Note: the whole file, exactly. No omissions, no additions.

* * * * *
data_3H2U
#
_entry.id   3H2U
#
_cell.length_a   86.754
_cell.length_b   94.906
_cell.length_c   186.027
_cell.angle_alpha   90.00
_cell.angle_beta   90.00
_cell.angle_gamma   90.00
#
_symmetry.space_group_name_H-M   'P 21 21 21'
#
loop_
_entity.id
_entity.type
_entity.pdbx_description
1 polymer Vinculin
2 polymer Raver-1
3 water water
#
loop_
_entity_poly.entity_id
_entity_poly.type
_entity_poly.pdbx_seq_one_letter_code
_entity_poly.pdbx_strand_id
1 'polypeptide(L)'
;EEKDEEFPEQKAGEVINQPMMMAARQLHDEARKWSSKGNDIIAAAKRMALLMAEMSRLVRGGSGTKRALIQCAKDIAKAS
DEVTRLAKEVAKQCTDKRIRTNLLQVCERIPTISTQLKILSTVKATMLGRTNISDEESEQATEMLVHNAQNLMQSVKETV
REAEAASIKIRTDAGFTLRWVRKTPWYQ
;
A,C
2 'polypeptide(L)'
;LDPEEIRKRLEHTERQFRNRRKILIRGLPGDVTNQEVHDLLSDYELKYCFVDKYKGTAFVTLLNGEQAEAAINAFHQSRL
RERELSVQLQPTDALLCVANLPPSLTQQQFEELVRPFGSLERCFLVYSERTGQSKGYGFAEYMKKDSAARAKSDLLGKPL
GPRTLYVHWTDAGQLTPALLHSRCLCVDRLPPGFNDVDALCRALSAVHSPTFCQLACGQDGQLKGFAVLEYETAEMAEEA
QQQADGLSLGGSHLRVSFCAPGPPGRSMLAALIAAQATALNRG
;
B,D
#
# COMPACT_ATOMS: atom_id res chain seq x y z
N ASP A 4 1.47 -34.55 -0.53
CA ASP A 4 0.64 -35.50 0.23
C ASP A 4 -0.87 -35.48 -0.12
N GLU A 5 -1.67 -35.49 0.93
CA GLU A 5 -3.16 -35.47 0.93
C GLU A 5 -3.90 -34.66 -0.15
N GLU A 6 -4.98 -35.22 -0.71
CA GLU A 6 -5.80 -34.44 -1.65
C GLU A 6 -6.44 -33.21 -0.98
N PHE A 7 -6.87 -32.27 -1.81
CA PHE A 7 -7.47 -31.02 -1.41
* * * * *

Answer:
data_3H2U
#
_entry.id   3H2U
#
_cell.length_a   86.754
_cell.length_b   94.906
_cell.length_c   186.027
_cell.angle_alpha   90.00
_cell.angle_beta   90.00
_cell.angle_gamma   90.00
#
_symmetry.space_group_name_H-M   'P 21 21 21'
#
loop_
_entity.id
_entity.type
_entity.pdbx_description
1 polymer Vinculin
2 polymer Raver-1
3 water water
#
loop_
_entity_poly.entity_id
_entity_poly.type
_entity_poly.pdbx_seq_one_letter_code
_entity_poly.pdbx_strand_id
1 'polypeptide(L)'
;EEKDEEFPEQKAGEVINQPMMMAARQLHDEARKWSSKGNDIIAAAKRMALLMAEMSRLVRGGSGTKRALIQCAKDIAKAS
DEVTRLAKEVAKQCTDKRIRTNLLQVCERIPTISTQLKILSTVKATMLGRTNISDEESEQATEMLVHNAQNLMQSVKETV
REAEAASIKIRTDAGFTLRWVRKTPWYQ
;
A,C
2 'polypeptide(L)'
;LDPEEIRKRLEHTERQFRNRRKILIRGLPGDVTNQEVHDLLSDYELKYCFVDKYKGTAFVTLLNGEQAEAAINAFHQSRL
RERELSVQLQPTDALLCVANLPPSLTQQQFEELVRPFGSLERCFLVYSERTGQSKGYGFAEYMKKDSAARAKSDLLGKPL
GPRTLYVHWTDAGQLTPALLHSRCLCVDRLPPGFNDVDALCRALSAVHSPTFCQLACGQDGQLKGFAVLEYETAEMAEEA
QQQADGLSLGGSHLRVSFCAPGPPGRSMLAALIAAQATALNRG
;
B,D
#
# COMPACT_ATOMS: atom_id res chain seq x y z
N ASP A 4 1.47 -34.55 -0.53
CA ASP A 4 0.64 -35.50 0.23
C ASP A 4 -0.87 -35.48 -0.12
N GLU A 5 -1.67 -35.49 0.93
CA GLU A 5 -3.16 -35.47 0.93
C GLU A 5 -3.90 -34.66 -0.15
N GLU A 6 -4.98 -35.22 -0.71
CA GLU A 6 -5.80 -34.44 -1.65
C GLU A 6 -6.44 -33.21 -0.98
N PHE A 7 -6.87 -32.27 -1.81
CA PHE A 7 -7.47 -31.02 -1.41